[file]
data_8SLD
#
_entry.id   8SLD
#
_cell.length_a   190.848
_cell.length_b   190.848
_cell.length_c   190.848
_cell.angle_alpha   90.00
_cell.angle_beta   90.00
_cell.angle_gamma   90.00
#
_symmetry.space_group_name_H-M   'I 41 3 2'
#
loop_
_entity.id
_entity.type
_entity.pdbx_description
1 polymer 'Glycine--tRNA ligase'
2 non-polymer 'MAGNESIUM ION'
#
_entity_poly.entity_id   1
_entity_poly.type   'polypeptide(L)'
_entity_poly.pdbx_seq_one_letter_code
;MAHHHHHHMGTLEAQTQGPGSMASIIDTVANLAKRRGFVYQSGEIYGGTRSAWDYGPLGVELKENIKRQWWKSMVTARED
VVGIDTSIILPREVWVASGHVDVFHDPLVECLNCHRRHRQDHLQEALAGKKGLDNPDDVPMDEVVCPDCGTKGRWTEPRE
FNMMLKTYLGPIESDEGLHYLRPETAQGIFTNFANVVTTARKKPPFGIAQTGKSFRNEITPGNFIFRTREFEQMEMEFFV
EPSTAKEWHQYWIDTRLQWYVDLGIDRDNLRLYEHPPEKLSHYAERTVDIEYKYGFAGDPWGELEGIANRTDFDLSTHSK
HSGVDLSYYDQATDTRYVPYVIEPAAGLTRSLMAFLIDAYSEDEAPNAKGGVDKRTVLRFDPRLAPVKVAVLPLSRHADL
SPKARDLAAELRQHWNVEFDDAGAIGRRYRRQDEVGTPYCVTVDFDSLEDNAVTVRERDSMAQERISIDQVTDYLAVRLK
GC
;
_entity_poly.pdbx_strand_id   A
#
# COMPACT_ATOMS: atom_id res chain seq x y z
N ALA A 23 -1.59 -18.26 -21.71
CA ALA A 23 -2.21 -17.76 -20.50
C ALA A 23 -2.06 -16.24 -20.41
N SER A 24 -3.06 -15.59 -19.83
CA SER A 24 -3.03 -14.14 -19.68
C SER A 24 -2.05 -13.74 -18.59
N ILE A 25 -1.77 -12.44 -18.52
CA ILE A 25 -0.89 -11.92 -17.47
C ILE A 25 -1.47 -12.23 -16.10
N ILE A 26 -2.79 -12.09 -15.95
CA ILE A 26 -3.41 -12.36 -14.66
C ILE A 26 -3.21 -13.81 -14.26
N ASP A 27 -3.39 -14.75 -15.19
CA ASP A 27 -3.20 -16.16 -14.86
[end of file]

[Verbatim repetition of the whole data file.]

data_8SLD
#
_entry.id   8SLD
#
_cell.length_a   190.848
_cell.length_b   190.848
_cell.length_c   190.848
_cell.angle_alpha   90.00
_cell.angle_beta   90.00
_cell.angle_gamma   90.00
#
_symmetry.space_group_name_H-M   'I 41 3 2'
#
loop_
_entity.id
_entity.type
_entity.pdbx_description
1 polymer 'Glycine--tRNA ligase'
2 non-polymer 'MAGNESIUM ION'
#
_entity_poly.entity_id   1
_entity_poly.type   'polypeptide(L)'
_entity_poly.pdbx_seq_one_letter_code
;MAHHHHHHMGTLEAQTQGPGSMASIIDTVANLAKRRGFVYQSGEIYGGTRSAWDYGPLGVELKENIKRQWWKSMVTARED
VVGIDTSIILPREVWVASGHVDVFHDPLVECLNCHRRHRQDHLQEALAGKKGLDNPDDVPMDEVVCPDCGTKGRWTEPRE
FNMMLKTYLGPIESDEGLHYLRPETAQGIFTNFANVVTTARKKPPFGIAQTGKSFRNEITPGNFIFRTREFEQMEMEFFV
EPSTAKEWHQYWIDTRLQWYVDLGIDRDNLRLYEHPPEKLSHYAERTVDIEYKYGFAGDPWGELEGIANRTDFDLSTHSK
HSGVDLSYYDQATDTRYVPYVIEPAAGLTRSLMAFLIDAYSEDEAPNAKGGVDKRTVLRFDPRLAPVKVAVLPLSRHADL
SPKARDLAAELRQHWNVEFDDAGAIGRRYRRQDEVGTPYCVTVDFDSLEDNAVTVRERDSMAQERISIDQVTDYLAVRLK
GC
;
_entity_poly.pdbx_strand_id   A
#
# COMPACT_ATOMS: atom_id res chain seq x y z
N ALA A 23 -1.59 -18.26 -21.71
CA ALA A 23 -2.21 -17.76 -20.50
C ALA A 23 -2.06 -16.24 -20.41
N SER A 24 -3.06 -15.59 -19.83
CA SER A 24 -3.03 -14.14 -19.68
C SER A 24 -2.05 -13.74 -18.59
N ILE A 25 -1.77 -12.44 -18.52
CA ILE A 25 -0.89 -11.92 -17.47
C ILE A 25 -1.47 -12.23 -16.10
N ILE A 26 -2.79 -12.09 -15.95
CA ILE A 26 -3.41 -12.36 -14.66
C ILE A 26 -3.21 -13.81 -14.26
N ASP A 27 -3.39 -14.75 -15.19
CA ASP A 27 -3.20 -16.16 -14.86